During my first year on the island, I had an experience so unbelievable and strange that I get goose bumps just thinking about it. A new friend invited us to a meal at his house to celebrate an Indian festival. When he said there’d be cabri massalé, one of my favourite Creole dishes, I said ‘yes’ without hesitation.
Driving to our friend’s house, I could tell that this wouldn’t be the simple lunch meal I’d expected. As we turned into his street, we saw over a hundred people at the house, dressed in all the colours of the rainbow. After kissing and being introduced to dozens of people, I walked around the garden and watched the feast being prepared. The meat was extra fresh. In fact, I got to witness my very first slaughter of live goats, using knives taller than the people who carried them. The knives were so sharp, it took less than a second.
The men cut up the meat, cooking it in giant pots over a wooden fire pit. The smell of curry leaves, cumin and cloves filled the air. Meanwhile, the women got to work lighting candles in a shrine decorated with flowers, coconut shells and fruit peels. I was so concentrated on discovering all the new smells and sights around me that time passed quickly. Soon, I looked up to see two men wearing robes. While the crowd around them sung and chanted in Tamil, the men took turns walking, and even jumping on the blades of the giant knives that I’d seen earlier. Even though the knives were incredibly sharp, the men came off the knives without a scratch. But the craziest part of the day was yet to come.
After lunch, our friend laid out an offering for his ancestors. There was of course plenty of rice, beans and goat meat. But also a can of coke and a bottle of whisky, his ancestors’ favourites. Then, our friend started chanting and entered a trance state. I was invited to sit in front of him. At first I couldn’t understand what he was saying, because I was expecting him to speak Creole. Soon, I realised that he was actually speaking Hebrew to me, the language of my grandparents. In fact, his voice sounded exactly like my grandfather! Over the next 10 minutes, he told me things that only my family would know about me, and gave me advice about a problem I’d been having. When the conversation ended, my friend snapped out of the trance and went back to speaking Creole. He had no memory of what had just happened.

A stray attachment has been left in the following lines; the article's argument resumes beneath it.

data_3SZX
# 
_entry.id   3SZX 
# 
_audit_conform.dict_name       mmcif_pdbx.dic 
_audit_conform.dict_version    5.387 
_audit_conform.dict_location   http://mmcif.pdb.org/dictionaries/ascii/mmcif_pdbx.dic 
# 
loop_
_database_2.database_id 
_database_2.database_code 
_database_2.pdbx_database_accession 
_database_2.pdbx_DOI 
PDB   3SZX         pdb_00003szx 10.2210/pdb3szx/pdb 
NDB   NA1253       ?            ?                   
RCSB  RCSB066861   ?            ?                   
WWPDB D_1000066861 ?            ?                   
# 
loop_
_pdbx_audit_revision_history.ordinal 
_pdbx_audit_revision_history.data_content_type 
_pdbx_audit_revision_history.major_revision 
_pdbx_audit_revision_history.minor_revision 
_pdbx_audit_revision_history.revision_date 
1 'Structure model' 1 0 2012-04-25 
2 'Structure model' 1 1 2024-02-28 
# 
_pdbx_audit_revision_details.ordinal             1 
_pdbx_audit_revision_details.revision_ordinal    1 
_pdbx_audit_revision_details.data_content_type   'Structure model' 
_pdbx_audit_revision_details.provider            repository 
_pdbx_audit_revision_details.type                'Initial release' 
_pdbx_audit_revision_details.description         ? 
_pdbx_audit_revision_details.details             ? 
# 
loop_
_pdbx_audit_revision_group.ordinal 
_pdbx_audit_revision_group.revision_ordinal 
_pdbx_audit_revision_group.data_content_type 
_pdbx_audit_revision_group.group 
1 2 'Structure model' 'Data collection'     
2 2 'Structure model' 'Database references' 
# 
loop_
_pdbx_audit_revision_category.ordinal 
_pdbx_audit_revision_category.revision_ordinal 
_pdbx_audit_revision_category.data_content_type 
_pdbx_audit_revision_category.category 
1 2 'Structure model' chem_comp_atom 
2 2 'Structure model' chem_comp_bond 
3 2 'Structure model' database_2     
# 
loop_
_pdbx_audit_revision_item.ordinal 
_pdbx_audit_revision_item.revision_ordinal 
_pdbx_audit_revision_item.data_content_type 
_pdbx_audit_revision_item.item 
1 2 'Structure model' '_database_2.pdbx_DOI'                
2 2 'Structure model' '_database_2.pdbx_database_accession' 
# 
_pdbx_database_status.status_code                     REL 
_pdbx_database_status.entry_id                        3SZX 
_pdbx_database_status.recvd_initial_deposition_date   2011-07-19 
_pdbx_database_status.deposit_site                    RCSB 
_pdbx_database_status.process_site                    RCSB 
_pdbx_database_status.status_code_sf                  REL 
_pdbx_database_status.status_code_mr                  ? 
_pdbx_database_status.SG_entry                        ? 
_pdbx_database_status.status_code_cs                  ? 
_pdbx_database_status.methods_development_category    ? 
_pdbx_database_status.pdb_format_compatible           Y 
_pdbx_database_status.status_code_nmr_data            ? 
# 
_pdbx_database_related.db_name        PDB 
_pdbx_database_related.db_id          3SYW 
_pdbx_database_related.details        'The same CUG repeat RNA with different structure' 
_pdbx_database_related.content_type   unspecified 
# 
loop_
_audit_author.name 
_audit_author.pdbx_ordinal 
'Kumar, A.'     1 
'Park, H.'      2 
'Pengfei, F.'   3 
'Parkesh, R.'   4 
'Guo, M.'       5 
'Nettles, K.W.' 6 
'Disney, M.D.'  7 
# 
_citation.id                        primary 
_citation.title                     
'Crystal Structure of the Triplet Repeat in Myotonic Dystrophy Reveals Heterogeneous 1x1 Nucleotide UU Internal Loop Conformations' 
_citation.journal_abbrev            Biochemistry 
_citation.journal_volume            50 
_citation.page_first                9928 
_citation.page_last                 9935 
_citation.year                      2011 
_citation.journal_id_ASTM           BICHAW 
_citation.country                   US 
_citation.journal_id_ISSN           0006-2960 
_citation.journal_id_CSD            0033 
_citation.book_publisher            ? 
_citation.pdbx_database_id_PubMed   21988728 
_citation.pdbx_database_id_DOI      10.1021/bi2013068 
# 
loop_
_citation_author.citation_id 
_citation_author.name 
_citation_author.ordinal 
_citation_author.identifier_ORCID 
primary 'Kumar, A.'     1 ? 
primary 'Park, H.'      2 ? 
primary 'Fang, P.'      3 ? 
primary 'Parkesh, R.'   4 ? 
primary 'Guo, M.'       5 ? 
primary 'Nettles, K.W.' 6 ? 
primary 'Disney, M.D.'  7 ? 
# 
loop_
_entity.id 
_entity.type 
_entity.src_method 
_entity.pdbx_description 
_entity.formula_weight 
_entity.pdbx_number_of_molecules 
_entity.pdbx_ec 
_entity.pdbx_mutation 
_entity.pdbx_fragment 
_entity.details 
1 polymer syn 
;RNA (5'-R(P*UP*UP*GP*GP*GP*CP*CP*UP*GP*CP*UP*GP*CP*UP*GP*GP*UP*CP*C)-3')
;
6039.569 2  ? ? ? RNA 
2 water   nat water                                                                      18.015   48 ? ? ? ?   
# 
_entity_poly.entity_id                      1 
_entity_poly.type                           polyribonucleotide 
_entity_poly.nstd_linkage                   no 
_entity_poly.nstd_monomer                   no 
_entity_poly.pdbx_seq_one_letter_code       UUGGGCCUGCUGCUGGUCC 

goose bumps – chair de poule
I could tell – j’ai compris que
to expect – s’attendre
colours of the rainbow – tous les couleurs
feast – festin
slaughter – abattage
sharp – aiguisé
curry leaves – kalou pilé
cloves – clous de girofle
candles – bougies
shrine – autel
smells – les odeurs
blades – les lames
without a scratch – sans blessure
was yet to come – était à venir
offering – offrande
beans – grains
to realise – se rendre compte
advice – conseil
to snap out of – sortir de